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Autograph Musical Manuscript - A Study in Counterpoint, Napoli, 1819
Used; Like New/Used; Like New. Early autograph musical manuscript in the hand of the Italian operatic composer. 32 pp. total, numbered in a later hand; pp. 1-16 are in Bellini's hand; pp. 17-32 are in an unknown hand. Half vellum binding with printed cover label titled "Studio del Contrappunto fatto da Vincenzo Bellini, Napoli 1819, Autografo." 11.5 x 9 inches (29.5 x 23.5 cm). Some light edge wear and foxing, especially to the later pages not in Bellini's hand, and one chip to the binding, but overall in fine condition.
The manuscript was previously in the collection of the American musicologist H. C. Robbins Landon (1926-2009) and was discussed in Bellini scholar Friedrich Lippmann's 1977 article "Belliniana: Nuovi Documenti."The music in Bellini's hand consists of a series of contrapuntal exercises in three parts, over a series of simple bass lines, all in C major. First, the young composer works out basic voice-leading models for a I-V-I cadence, and then writes increasingly complex variations on the same short bass; this procedure is repeated for a I-IV-V-I cadence, a I-iii6-IV-#IV6-V-I progression, and ascending and descending scales in the bass. The musical writing gains in complexity over the relatively few pages, by the final examples incorporating imitative and canonic writing. The final page in Bellini's hand bears two studies in four voices.In 1819, Bellini was only 18 years old and had just been granted a scholarship to study at the Real Collegio di Musica in Naples. Coming from a musical family in Sicily, he was well prepared for his studies. Both his grandfather, Vincenzo Tobia Bellini, and his father, Rosario Bellini, were composers and maestri di cappella. According to an (undoubtedly hyperbolic) anonymous manuscript now in the Museo Belliniano in Catania, the young Bellini had sung an aria by Fioravanti at the age of 18 months and taken over for his grandfather as conductor in church at age 3. He also began to compose at a young age, receiving lessons from his grandfather. 

At the conservatory in Naples, Bellini studied with Giovanni Furno, Giacomo Tritto, Girolamo Crescentini. and Niccolò Zingarelli. A cornerstone of his training was traditional counterpoint, as the exercises in this manuscript demonstrate. Besides this, he gained an understanding of the voice by composing many wordless solfeggi. Nearby at the Naples theatres, Rossini was the composer-in-residence from 1815 to 1822, and Bellini was influenced both by the older composer's florid style and by the more austere aesthetic of his teachers. According to Mary Ann Smart, "The conservatory's mostly septuagenerian faculty promulgated a conservative style of composition[...] espousing simple melodies and clear text-setting while violently opposing the florid vocal style and 'noisy' orchestration of Rossini [...] Bellini absorbed the Neapolitan doctrine thoroughly and produced works that pleased his teachers without ignoring the Rossini example. [...] A simultaneous attraction and resistance to Rossini's style is one of the most intriguing aspects of Bellini's student works; indeed, the confrontation with Rossini remained both a creative problem and a spur to innovation throughout his career."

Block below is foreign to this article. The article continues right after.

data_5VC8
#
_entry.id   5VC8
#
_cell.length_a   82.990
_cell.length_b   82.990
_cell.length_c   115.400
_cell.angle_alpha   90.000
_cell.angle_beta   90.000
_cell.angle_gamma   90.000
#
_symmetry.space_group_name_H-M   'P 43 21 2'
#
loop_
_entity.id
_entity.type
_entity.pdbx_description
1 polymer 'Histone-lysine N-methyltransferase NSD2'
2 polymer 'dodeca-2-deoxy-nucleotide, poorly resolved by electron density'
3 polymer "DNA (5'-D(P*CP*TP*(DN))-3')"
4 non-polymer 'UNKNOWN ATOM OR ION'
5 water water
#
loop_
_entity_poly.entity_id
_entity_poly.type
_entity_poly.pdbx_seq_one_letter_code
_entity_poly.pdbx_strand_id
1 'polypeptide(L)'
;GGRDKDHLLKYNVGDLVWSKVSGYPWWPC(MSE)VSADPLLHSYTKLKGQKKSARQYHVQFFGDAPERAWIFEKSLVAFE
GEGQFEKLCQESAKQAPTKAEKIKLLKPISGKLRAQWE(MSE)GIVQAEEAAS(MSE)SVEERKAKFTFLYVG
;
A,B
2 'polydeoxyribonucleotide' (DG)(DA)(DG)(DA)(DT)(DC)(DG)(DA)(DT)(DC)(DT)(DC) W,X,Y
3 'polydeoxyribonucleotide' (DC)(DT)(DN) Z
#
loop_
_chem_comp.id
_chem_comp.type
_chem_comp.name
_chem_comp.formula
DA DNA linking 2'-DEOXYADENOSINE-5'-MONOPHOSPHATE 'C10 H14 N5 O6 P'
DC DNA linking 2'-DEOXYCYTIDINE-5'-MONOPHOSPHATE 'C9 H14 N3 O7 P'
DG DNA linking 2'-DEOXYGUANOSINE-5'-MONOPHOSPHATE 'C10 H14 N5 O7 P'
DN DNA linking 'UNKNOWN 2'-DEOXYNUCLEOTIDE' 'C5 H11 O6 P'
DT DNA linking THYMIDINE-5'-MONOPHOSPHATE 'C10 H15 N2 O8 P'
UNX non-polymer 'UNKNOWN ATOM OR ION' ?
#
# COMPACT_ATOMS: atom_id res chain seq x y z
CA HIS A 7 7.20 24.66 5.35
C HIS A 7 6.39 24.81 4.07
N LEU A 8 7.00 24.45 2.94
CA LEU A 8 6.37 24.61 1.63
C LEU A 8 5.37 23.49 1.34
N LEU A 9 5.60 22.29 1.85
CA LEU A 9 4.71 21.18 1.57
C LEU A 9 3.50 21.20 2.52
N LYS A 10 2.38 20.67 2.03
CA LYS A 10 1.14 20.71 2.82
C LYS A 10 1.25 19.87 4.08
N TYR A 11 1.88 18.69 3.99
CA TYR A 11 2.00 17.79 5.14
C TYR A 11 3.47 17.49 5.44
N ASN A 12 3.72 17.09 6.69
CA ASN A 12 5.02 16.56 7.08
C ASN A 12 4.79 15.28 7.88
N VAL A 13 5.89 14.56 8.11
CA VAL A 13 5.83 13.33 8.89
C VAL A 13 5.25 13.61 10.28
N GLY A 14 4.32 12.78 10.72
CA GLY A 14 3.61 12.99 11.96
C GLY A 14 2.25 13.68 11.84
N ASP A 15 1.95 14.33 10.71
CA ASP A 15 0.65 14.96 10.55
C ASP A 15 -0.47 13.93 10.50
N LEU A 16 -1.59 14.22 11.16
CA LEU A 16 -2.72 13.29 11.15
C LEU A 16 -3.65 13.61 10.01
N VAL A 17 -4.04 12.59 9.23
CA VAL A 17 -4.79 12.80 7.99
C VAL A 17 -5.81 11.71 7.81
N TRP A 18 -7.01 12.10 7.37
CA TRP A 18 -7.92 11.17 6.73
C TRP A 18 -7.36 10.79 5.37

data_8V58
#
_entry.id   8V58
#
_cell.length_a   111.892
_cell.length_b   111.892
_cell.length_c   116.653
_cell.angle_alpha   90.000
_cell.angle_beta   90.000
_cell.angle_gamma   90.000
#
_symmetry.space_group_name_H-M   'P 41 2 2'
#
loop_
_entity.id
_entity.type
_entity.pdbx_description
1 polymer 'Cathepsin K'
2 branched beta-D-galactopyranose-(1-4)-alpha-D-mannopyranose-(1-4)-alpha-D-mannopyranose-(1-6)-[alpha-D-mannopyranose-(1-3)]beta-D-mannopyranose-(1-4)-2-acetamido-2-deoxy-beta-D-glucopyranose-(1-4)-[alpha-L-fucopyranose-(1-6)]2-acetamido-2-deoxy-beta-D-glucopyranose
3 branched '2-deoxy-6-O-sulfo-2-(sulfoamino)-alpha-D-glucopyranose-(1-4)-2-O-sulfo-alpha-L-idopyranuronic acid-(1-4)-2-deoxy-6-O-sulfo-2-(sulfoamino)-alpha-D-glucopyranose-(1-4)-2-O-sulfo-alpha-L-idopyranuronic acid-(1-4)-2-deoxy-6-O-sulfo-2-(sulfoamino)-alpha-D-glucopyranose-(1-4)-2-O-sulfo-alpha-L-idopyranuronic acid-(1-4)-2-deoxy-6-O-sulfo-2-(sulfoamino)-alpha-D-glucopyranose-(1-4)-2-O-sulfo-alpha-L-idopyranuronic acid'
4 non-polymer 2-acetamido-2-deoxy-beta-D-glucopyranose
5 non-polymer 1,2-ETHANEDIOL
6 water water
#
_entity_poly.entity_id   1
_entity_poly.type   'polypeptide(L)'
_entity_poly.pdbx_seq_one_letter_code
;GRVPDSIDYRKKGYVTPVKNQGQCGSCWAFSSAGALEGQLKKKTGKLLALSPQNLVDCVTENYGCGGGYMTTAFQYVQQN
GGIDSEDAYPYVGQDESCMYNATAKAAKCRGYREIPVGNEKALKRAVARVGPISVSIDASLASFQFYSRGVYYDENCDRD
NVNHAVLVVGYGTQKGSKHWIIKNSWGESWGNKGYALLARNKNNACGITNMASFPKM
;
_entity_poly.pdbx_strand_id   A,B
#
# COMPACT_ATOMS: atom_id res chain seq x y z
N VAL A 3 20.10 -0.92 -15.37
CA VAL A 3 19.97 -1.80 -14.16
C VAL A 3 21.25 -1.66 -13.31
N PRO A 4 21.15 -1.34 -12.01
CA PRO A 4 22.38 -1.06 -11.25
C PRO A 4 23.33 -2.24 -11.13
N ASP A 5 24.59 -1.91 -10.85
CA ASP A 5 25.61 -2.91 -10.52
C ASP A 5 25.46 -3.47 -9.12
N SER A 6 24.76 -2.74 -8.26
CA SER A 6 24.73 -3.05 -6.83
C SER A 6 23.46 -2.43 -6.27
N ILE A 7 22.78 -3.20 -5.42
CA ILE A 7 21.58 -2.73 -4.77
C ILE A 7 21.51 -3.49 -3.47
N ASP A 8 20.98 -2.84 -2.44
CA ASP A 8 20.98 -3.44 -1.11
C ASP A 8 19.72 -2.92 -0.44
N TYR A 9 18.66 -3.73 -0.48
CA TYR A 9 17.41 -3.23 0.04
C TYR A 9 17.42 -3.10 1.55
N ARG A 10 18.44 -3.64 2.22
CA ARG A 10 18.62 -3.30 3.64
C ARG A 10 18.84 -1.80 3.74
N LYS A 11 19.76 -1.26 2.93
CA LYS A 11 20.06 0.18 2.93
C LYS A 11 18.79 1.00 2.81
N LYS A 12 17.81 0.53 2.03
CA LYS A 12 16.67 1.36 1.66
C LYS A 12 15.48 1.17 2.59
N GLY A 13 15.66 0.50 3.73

See:Lippmann, Friedrich. "Belliniana: Nuovi documenti." In: Il Melodramma italiano dell'Ottocento. Studi e ricerche per Massimo Mila. Ed. G. Pestelli. Pp. 281-317. Torino: Einaudi, 1977.Smart, Mary Ann, et al. "Bellini, Vincenzo." Grove Music Online. Oxford Music Online. Oxford University Press.Willier, Stephen Ace. Vincenzo Bellini: A Guide to Research. Psychology Press, 2002. pp. 67-68.

      [Bookseller: Schubertiade Music & Arts]
Last Found On: 2016-10-17           Check availability:      Biblio    


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